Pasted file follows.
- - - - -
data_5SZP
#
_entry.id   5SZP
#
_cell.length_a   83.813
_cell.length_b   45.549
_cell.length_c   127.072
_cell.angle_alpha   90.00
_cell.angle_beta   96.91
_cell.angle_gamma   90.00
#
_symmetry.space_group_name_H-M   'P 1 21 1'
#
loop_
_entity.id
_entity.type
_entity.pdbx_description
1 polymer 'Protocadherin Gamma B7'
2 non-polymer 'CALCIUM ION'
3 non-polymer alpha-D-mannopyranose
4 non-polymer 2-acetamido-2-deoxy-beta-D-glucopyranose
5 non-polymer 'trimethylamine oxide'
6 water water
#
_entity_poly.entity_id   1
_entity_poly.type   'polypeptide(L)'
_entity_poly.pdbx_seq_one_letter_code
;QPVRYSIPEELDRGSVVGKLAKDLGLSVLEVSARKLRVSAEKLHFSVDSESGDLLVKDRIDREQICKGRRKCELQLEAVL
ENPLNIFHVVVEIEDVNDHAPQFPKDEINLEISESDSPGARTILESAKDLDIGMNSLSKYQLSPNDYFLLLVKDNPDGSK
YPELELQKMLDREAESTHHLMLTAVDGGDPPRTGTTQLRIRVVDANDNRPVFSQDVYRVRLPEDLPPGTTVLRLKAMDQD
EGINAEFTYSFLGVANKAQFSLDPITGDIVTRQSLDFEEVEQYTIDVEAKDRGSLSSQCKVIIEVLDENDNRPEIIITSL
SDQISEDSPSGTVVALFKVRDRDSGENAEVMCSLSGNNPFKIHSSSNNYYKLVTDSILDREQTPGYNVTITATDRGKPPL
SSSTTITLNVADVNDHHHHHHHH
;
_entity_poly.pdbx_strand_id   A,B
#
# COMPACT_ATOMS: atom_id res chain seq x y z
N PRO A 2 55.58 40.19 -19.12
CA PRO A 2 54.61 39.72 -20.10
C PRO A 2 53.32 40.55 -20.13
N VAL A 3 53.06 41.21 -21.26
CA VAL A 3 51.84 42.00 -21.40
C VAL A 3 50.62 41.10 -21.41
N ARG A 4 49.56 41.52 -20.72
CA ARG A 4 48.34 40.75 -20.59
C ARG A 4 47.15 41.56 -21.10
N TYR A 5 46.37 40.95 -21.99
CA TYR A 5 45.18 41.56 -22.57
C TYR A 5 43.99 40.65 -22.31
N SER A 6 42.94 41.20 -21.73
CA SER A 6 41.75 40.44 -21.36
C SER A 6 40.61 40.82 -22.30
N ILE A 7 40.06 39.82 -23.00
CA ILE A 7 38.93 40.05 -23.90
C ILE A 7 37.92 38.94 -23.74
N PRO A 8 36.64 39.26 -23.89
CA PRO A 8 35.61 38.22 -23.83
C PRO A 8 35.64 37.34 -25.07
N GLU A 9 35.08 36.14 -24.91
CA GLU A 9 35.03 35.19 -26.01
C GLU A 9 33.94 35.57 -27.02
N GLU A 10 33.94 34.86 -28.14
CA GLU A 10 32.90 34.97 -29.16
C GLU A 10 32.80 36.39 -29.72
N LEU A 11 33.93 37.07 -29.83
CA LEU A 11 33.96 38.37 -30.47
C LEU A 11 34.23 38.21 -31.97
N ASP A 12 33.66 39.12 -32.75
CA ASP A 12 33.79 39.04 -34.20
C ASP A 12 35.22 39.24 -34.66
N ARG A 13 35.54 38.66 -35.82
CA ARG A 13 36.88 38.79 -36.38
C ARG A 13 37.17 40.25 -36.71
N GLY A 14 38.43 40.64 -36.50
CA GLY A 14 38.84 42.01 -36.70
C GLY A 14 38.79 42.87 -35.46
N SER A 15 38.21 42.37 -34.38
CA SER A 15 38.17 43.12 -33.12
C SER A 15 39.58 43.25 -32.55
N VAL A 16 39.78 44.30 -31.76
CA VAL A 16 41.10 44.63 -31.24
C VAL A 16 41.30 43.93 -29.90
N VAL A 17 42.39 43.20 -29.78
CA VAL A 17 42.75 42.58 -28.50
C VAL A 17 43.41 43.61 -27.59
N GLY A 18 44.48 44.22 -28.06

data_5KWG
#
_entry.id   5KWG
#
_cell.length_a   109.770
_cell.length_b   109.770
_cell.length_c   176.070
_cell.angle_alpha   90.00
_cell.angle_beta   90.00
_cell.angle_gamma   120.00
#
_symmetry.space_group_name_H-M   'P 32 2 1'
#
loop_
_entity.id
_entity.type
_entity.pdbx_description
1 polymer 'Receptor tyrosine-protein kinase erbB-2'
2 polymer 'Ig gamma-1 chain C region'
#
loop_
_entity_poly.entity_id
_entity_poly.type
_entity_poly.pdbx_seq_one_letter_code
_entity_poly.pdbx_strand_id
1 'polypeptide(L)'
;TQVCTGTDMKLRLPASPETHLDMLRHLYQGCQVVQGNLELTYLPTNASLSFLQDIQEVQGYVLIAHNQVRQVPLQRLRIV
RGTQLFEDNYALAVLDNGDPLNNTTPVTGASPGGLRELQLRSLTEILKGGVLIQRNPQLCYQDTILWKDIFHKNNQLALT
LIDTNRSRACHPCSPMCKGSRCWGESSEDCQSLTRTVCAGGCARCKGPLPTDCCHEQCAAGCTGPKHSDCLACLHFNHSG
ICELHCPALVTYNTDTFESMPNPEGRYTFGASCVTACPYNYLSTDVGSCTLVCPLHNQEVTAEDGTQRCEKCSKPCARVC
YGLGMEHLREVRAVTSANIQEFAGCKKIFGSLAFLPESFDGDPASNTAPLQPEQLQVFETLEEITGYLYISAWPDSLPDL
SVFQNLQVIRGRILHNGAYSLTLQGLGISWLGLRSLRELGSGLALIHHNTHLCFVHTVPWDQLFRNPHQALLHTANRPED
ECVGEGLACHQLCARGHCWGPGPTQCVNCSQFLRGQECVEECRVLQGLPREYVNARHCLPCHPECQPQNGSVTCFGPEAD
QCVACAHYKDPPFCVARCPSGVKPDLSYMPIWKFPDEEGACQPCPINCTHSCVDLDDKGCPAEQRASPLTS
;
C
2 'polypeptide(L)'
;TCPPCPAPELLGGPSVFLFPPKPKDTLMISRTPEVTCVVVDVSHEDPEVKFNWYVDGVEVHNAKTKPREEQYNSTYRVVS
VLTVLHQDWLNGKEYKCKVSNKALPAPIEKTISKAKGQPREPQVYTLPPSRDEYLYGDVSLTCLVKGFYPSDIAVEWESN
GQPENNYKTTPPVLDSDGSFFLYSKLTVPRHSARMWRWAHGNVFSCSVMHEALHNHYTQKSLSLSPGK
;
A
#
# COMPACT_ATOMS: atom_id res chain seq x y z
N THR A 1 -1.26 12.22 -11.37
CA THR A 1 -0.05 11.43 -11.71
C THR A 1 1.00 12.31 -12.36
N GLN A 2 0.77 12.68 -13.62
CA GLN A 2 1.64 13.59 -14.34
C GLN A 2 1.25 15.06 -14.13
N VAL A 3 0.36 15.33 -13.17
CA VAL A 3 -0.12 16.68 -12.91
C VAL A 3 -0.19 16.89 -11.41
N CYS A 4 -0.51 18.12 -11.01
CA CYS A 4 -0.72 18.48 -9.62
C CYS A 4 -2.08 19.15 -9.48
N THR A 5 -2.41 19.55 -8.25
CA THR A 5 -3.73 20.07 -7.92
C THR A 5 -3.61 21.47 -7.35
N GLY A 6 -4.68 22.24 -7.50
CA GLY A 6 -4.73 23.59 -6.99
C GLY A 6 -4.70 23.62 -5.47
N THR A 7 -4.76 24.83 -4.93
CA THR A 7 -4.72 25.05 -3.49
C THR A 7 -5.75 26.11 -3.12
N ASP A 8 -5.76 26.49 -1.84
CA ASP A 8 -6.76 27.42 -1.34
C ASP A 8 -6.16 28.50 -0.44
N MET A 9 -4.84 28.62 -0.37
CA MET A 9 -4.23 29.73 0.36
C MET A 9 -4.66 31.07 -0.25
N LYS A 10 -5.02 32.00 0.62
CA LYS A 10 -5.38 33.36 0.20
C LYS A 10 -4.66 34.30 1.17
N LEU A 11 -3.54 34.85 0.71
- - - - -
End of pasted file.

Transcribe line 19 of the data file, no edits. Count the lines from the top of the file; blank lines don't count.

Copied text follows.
2 non-polymer 'CALCIUM ION'